Surely brunch is merely the tip of the Gen Y I-can't-bid-at-auction iceberg. A much bigger problem (and I am quite the expert -- I have seen youth walking along streets) is that young people are far too pretty.
Haircuts, full-body waxes, manicures, moisturiser: these are all mandatory services for twenty-somethings. And don't forget spray tans, summer highlights, botox, beard trims, colonics, eyebrow threading, tattoos, laser tattoo removal ...
Clothes play a big part too. It is very un-celebrity to wear things more than once. Yes, cropped tops from H&M may be $14.95, but if you get one in every colour, well. Plus, op-shops have been superseded by vintage stores: pre-pilled jumpers with armpit stains are OUT and classic Chanel is IN.
And you know what's to blame for the rise of pretty, don't you: Tinder. Yes, the superficiality of internet-dating has ruined everything. The rise of the selfie is the main reason Gen Ys can't break into real estate.
Back in my day (1998-2006) I only looked at myself in the mirror, very briefly, after breakfast and before stepping out of the house. The week before I started uni I bought some deodorant and mascara (actually I just bought a magazine that came with a free sample of mascara).
Blundstones and small t-shirts were on trend -- although the term "on-trend" wasn't yet -- and I got several pairs of old-man pants from the Camberwell market for between 50 cents and two dollars.
I squeezed pimples. I plucked my eyebrows. Sometimes I brushed my hair. Once, in preparation for a three-day music festival, I rubbed orange fake tan onto my whole body.
But in general, I was not pretty.
And then, when I was 26, I bought a house.
I know -- it's not fair, the median tiny house price in inner Melbourne is now $7.3 million and the cost of a spray tan is not even close to required 10 percent deposit.
But haven't you heard this old saying: Watch the pennies and the pounds will look after themselves. A modern translation: getting your roots done every five weeks is why you have no savings.
I've never been a big earner -- my top yearly income was a whopping $39,500 (2006-7) -- but I've always been a big saver. During the 1990s recession I had no idea that 75 percent of my dad's income was going towards our mortgage (hello, 16 percent interest!), but I did notice my parents selling the rocks from our backyard (yes, people actually bought them).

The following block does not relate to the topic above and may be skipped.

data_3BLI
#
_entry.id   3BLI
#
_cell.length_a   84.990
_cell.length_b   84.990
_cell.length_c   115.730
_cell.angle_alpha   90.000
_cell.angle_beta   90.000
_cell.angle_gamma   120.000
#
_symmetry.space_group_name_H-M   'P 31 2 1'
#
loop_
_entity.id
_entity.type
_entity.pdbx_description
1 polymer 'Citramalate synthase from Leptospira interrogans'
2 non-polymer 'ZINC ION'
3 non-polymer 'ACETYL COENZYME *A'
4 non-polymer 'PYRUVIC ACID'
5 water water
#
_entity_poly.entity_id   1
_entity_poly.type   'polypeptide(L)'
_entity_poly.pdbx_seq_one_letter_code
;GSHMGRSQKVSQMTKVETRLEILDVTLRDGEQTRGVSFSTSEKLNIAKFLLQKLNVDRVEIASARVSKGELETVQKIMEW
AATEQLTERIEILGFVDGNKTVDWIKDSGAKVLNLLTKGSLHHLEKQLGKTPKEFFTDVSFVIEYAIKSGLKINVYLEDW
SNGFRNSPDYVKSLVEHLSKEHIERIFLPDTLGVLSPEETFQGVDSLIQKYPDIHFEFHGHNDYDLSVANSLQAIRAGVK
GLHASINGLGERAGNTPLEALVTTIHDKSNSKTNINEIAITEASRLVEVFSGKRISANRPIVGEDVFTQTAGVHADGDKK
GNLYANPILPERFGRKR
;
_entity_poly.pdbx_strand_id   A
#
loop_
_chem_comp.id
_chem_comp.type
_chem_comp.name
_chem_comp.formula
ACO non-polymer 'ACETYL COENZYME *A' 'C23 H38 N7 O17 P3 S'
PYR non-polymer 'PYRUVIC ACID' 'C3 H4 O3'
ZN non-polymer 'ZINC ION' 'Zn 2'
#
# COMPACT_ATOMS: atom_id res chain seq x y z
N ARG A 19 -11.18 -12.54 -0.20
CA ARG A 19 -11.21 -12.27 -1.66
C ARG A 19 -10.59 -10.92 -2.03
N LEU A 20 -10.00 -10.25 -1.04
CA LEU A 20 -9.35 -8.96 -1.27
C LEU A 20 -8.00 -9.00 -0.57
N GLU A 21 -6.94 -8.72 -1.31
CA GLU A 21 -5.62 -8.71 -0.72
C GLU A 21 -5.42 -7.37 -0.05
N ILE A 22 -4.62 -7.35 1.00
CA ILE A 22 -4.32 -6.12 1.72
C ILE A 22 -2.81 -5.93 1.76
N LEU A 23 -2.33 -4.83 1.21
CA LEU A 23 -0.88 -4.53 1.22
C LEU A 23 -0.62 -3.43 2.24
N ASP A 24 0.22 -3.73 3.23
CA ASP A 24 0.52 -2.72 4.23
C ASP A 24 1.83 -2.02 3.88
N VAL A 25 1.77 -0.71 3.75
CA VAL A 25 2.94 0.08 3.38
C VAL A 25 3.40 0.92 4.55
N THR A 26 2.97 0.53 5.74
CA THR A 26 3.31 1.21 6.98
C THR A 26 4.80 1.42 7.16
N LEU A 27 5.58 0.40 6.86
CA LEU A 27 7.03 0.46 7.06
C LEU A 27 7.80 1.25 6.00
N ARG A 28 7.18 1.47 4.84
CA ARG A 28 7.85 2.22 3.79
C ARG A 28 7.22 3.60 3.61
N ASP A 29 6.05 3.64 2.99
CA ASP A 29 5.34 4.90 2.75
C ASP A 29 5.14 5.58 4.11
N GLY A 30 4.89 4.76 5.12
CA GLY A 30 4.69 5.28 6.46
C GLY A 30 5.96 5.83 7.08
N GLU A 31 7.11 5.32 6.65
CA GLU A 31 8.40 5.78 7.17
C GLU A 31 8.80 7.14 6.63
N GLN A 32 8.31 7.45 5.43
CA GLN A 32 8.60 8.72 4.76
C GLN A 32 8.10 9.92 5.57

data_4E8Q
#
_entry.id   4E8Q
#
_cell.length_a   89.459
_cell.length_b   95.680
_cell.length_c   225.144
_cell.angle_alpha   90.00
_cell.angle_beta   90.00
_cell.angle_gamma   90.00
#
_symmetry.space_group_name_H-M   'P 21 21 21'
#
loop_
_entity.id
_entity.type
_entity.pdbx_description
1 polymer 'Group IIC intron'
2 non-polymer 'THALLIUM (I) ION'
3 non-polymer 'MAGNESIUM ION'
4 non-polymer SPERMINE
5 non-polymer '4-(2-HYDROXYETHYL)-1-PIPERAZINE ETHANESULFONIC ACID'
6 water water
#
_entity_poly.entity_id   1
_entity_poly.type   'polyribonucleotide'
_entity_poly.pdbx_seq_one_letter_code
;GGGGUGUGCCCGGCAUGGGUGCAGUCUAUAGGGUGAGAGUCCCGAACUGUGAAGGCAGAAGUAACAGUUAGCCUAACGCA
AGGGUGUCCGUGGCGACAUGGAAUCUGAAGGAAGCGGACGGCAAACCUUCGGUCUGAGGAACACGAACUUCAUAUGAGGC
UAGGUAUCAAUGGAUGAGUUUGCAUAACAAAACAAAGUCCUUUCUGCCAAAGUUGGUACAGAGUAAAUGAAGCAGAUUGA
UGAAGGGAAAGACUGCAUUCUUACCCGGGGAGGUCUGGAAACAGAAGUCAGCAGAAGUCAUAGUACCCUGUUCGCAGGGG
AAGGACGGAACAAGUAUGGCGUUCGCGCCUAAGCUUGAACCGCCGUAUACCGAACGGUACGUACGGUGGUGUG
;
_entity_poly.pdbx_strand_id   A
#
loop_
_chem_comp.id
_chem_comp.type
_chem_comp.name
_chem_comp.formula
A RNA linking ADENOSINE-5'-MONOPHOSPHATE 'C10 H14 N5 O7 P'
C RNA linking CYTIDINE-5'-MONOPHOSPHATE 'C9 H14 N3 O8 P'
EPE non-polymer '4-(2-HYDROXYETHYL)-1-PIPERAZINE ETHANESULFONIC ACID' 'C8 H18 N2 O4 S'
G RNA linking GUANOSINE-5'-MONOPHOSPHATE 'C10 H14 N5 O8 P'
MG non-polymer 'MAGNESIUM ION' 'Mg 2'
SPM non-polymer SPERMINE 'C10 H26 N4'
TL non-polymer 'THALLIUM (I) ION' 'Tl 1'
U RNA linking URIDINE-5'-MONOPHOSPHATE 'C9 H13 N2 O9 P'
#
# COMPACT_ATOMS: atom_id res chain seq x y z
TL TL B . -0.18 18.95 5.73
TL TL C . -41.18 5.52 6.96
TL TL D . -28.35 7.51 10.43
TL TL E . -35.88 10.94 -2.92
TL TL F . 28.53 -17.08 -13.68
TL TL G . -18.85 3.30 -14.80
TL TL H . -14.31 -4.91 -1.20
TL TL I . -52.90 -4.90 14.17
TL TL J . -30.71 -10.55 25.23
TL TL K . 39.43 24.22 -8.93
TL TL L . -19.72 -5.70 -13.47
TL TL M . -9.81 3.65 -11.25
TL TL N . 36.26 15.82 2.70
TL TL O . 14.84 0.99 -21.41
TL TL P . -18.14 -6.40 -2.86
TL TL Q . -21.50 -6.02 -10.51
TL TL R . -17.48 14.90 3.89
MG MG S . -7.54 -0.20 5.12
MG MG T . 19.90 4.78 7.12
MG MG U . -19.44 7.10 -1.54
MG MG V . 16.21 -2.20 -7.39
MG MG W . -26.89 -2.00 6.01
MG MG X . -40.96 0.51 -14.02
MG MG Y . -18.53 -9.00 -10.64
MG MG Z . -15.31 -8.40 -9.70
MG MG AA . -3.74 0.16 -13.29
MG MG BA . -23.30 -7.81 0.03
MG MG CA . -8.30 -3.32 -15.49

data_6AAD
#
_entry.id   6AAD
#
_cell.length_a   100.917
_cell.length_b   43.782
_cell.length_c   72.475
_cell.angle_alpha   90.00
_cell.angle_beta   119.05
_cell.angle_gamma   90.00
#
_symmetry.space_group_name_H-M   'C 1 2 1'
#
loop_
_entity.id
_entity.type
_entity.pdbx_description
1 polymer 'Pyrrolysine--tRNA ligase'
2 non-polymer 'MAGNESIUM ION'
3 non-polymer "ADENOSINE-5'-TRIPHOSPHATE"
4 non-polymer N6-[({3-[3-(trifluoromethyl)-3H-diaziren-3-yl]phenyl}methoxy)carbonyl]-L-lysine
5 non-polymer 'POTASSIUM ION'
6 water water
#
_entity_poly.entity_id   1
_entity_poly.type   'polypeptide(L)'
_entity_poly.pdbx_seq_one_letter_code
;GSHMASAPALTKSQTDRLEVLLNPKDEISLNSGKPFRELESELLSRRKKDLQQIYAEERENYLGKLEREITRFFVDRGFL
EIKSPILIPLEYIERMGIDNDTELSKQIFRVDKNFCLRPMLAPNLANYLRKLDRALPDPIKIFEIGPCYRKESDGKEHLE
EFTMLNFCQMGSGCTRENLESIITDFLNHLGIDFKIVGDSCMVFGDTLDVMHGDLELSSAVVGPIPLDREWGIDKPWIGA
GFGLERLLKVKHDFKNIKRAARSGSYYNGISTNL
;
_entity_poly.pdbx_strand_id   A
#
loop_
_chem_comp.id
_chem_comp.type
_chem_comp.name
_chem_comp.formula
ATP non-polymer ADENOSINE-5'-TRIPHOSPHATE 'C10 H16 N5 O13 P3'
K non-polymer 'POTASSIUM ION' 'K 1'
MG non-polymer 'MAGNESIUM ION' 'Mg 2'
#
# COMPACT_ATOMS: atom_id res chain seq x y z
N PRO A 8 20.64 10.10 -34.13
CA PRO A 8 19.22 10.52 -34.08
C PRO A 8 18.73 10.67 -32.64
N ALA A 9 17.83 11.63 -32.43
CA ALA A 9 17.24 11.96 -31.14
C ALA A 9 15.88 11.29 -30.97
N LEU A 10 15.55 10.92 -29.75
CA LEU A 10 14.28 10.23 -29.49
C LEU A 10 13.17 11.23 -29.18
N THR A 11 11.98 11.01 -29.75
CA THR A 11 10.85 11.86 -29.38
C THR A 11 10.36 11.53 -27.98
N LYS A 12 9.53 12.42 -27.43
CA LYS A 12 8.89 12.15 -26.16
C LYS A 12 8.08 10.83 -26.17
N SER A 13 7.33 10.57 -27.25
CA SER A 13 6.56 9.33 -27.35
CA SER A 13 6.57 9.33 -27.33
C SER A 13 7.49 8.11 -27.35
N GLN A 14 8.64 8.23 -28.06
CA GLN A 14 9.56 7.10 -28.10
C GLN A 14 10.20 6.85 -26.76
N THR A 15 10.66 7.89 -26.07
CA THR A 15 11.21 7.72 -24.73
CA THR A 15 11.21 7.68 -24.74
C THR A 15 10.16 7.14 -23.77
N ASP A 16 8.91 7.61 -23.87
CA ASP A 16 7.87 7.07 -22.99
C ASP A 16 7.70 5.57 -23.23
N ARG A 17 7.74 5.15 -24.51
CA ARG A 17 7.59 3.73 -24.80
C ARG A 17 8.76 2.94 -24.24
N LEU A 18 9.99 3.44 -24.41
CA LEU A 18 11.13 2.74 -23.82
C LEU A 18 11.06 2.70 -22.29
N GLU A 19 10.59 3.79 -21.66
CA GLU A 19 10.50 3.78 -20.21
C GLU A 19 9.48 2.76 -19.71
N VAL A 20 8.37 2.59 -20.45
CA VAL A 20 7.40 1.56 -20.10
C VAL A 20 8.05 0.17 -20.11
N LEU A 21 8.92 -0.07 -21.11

I think I was born with an ingrained tightarseness, and, frankly, I can't see it ever lifting. I love a bit of forced austerity! (Not the Joe Hockey kind, though.) Extravagance and frivolity are overrated. Hedonism -- no thanks!
When did Puritanism become so unpopular? Why aren't more people wearing hair shirts, taking vows of silence and putting dried chickpeas in their shoes? (Disclaimer: my entire knowledge of Puritanism comes from an episode of Blackadder in which Edmund serves his Puritan aunty a turnip "shaped like a thingy".)
Last week a friend told me that she "never looks at the price of the fruit or vegetables at the supermarket" and just gets what she likes. What?! If I did that I'd come home with blueberries, raspberries, leeks, a pomegranate, tiny multi-coloured tomatoes and more blueberries. But I don't. So I usually come home with apples and carrots. Sometimes just carrots.
Lipstick sales increase in times of economic hardship. If you can't afford a new Prado, at least you can still put a bit of lippie on to lift the mood, right? No! Lipstick -- like chocolate, cleaning out your ears and watching a man pretend to be a T-Rex on YouTube -- only offers short-term benefits. At the end of the day you realise that you have licked off the majority of the Revlon Super Lustrous Smoked Peach and still don't have a new Prado.
So here's the solution, Gen Ys: cut your own fingernails, let your hair grow long and say no to the back, sack 'n' crack. Every time you feel like getting a small tattoo of Lumpy Space Princess or a tiger eating a dolphin, put $220 in a jar (or the bank). And, if you really find that your face is slightly dry-ish and you wish you could just pop down to the supermarket for some Nivea, rub some smashed avocado on it instead -- works wonders.